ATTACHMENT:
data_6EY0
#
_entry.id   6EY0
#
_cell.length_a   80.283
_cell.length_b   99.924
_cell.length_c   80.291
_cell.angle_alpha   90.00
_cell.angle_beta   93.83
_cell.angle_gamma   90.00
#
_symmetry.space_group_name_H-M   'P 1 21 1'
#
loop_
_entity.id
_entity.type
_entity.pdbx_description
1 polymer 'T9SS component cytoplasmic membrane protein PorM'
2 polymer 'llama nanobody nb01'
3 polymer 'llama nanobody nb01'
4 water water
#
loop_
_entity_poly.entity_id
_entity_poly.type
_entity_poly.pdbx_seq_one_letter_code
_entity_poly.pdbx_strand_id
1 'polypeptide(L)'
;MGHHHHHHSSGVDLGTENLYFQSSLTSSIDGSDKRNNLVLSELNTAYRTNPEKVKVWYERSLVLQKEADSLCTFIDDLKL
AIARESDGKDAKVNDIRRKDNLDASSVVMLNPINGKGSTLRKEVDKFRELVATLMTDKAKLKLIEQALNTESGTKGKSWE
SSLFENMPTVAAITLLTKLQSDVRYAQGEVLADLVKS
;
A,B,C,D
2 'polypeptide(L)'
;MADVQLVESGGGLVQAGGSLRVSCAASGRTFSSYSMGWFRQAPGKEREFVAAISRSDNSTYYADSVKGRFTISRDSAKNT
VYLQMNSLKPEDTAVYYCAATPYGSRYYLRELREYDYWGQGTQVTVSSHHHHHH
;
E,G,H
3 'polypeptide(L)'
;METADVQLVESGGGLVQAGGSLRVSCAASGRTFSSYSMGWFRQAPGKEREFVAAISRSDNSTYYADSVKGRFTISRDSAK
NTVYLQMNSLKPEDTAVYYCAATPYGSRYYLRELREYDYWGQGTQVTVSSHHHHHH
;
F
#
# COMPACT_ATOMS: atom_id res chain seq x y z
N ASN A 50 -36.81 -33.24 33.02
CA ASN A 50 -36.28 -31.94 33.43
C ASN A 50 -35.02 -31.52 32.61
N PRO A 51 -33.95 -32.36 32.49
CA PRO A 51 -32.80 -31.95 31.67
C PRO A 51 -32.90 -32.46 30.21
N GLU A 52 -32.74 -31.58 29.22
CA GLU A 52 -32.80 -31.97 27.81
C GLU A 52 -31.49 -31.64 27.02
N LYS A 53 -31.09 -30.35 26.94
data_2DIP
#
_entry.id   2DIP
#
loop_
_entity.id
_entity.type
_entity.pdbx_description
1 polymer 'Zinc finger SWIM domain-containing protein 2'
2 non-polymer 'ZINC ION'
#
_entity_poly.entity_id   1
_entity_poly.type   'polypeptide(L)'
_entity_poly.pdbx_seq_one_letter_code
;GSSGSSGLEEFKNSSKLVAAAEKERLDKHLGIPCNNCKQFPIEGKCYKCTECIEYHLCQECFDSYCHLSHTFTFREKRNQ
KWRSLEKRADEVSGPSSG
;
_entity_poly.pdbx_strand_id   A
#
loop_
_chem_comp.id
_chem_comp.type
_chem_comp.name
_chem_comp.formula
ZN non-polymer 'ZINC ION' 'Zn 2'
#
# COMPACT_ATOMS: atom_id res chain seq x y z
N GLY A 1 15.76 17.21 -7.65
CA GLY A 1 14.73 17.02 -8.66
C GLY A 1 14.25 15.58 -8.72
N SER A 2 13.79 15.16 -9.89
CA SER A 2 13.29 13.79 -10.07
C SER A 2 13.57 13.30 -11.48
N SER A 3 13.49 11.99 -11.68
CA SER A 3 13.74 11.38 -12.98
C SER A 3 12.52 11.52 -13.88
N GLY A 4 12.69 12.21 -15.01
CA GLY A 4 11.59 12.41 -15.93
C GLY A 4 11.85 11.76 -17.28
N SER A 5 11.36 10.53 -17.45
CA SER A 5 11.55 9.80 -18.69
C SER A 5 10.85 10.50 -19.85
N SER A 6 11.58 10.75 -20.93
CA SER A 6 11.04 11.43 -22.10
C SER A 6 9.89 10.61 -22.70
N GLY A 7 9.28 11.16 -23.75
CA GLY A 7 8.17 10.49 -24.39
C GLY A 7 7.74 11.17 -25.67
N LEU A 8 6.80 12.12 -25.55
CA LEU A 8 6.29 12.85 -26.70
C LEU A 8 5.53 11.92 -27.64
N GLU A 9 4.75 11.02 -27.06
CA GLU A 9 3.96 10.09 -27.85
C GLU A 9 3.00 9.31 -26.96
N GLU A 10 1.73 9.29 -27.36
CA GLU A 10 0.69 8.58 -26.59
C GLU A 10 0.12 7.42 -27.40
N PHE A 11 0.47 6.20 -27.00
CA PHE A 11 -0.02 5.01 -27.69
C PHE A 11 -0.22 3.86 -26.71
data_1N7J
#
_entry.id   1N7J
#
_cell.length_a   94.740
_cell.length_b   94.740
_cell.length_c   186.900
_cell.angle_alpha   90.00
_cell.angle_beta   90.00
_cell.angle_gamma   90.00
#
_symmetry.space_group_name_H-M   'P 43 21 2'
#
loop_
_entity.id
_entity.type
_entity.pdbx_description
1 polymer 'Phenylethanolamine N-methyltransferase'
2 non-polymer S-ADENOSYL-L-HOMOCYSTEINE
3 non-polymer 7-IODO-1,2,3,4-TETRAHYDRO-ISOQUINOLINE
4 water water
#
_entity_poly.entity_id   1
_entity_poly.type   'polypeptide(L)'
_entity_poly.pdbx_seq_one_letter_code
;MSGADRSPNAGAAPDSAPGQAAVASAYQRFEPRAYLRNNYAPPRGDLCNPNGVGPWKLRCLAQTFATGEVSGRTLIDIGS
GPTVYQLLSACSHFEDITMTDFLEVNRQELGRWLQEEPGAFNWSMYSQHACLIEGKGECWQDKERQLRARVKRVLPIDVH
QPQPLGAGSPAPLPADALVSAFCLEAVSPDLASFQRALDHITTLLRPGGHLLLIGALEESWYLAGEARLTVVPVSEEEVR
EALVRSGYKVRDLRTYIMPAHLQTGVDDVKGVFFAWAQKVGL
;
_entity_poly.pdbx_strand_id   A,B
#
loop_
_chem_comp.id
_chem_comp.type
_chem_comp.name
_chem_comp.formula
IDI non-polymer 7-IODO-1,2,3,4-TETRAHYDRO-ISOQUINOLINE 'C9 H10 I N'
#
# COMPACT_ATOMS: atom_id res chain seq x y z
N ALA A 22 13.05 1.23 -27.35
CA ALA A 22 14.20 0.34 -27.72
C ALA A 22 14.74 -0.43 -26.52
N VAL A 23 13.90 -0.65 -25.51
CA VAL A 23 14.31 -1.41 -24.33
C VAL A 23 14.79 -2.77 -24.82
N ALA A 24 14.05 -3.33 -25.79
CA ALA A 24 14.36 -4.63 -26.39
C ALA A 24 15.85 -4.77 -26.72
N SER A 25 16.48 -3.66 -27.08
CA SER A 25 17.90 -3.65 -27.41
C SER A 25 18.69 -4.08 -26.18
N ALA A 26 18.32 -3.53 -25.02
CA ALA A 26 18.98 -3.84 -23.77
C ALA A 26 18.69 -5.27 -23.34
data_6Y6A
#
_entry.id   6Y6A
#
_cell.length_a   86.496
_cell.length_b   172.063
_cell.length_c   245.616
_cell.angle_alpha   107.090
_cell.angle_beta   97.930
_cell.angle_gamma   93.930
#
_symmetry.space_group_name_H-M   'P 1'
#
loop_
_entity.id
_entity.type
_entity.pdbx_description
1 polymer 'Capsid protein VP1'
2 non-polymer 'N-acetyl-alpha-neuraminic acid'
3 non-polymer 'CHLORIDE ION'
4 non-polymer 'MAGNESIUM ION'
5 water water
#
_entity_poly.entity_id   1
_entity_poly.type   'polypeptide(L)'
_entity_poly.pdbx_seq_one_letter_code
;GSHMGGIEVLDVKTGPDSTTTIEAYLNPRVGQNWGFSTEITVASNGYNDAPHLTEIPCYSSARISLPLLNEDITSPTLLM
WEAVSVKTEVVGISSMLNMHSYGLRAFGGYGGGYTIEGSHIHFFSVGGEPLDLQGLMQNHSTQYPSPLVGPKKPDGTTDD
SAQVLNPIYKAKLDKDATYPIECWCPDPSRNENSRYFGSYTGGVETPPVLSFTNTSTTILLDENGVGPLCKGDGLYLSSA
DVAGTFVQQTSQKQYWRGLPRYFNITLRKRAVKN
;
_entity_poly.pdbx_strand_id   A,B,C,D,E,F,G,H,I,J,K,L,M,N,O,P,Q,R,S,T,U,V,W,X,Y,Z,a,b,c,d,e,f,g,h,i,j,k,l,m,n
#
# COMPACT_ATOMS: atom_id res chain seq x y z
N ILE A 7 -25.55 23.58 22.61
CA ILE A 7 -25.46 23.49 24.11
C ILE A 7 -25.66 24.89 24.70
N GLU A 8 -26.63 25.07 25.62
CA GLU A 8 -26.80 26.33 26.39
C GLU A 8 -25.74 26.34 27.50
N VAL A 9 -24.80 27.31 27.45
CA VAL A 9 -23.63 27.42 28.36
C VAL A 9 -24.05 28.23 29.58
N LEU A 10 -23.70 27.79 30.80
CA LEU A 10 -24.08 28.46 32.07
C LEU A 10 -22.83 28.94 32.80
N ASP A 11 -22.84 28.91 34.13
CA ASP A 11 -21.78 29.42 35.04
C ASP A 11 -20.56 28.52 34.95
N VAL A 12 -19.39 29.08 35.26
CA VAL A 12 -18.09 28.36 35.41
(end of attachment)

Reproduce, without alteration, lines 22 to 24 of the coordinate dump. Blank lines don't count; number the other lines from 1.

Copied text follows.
#
loop_
_entity_poly.entity_id